London: Amid concerns over Prime Minister
David Cameron`s security during his recent visit to
Afghanistan, an expert on Friday warned of a `new wave` of terror
in Britain due to the impending release of radicalised
prisoners from British jails in the near future.
Britain, according to Michael Clarke of the Royal
United Services Institute (RUSI), faces a new wave of
home-grown terrorists as 800 radicalised prisoners are about
released from jail.
Senior military figures have expressed concern about
the security arrangements for a recent trip by Cameron to
He had to change his schedule at the last minute
because of fears the Taliban might be planning to attack his
Clarke, a former adviser to the Gordon Brown
government, said in a report published today that the security
services could struggle to cope with a new generation of
extremists seeking to carry out "lone wolf" attacks.
Over the next five to 10 years, about 800 prisoners
currently in jail for non-terrorism offences are due to be
released after being radicalised during their time in jail.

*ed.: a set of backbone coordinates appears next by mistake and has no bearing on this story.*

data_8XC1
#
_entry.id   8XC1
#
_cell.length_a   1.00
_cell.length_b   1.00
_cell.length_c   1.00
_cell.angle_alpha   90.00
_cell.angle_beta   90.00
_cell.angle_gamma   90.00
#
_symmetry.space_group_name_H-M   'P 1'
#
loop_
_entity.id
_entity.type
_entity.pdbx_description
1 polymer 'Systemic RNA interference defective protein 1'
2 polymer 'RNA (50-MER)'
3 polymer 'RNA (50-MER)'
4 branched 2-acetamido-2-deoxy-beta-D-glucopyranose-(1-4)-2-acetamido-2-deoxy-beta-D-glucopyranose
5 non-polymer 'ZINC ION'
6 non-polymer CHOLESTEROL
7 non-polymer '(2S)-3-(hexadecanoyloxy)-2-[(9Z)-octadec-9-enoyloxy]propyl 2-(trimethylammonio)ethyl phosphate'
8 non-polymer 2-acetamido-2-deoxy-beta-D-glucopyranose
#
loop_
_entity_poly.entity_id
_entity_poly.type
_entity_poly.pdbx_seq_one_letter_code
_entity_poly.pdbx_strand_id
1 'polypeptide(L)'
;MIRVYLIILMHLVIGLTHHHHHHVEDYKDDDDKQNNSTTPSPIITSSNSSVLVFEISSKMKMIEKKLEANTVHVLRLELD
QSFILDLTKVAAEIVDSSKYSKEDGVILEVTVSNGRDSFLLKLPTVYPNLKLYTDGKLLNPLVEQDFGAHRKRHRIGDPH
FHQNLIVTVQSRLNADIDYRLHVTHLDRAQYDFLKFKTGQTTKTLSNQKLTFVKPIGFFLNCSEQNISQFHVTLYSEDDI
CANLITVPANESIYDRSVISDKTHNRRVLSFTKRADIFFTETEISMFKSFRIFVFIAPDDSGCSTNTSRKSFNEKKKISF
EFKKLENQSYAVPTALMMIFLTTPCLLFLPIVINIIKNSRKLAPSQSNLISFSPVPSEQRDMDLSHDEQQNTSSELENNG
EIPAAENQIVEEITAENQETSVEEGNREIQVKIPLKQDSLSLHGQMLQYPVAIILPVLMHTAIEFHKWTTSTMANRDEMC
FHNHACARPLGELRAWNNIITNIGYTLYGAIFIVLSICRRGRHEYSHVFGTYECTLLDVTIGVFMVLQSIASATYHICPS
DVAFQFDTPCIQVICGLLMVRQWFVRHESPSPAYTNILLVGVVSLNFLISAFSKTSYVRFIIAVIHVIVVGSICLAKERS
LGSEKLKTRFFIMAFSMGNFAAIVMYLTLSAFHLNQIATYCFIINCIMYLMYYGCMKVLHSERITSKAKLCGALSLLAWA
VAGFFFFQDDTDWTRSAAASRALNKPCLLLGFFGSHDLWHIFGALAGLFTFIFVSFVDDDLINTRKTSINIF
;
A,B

They will be joined by convicted terrorists serving
short sentences who, once freed, are likely to be just as
committed to the cause of jihad as before they were jailed,
the report claims.
The report warns that al Qaeda`s leaders, such as
Yemeni preacher and US citizen Anwar al-Awlaki, are
encouraging individuals to launch less sophisticated but
equally deadly attacks on crowded places.
Their targets have also changed from concentrating
on aircraft to including attacks on trains, hotels and
The current government threat level stands at
"severe", indicating a terrorist attack is considered "highly
likely". The level was raised from "substantial" in January.
"British prisons still house more terrorists than in
any other European country, though not for very long periods,"
Probation officers have warned that about one in 10
of the 8,000 Muslim prisoners in high-security institutions in
England and Wales is successfully targeted.
This amounts to "around 800 potentially violent
radicals, not previously guilty of terrorism charges, [who]
will be back in society over the coming five to 10 years,"
Clarke says. These radicals are ideal candidates to form a
"new wave" of terrorists threatening Britain, the report says.
Britain`s "globalised society" makes it more
vulnerable, says Clarke. "In an open society there is only so
much that any government can do to protect the public."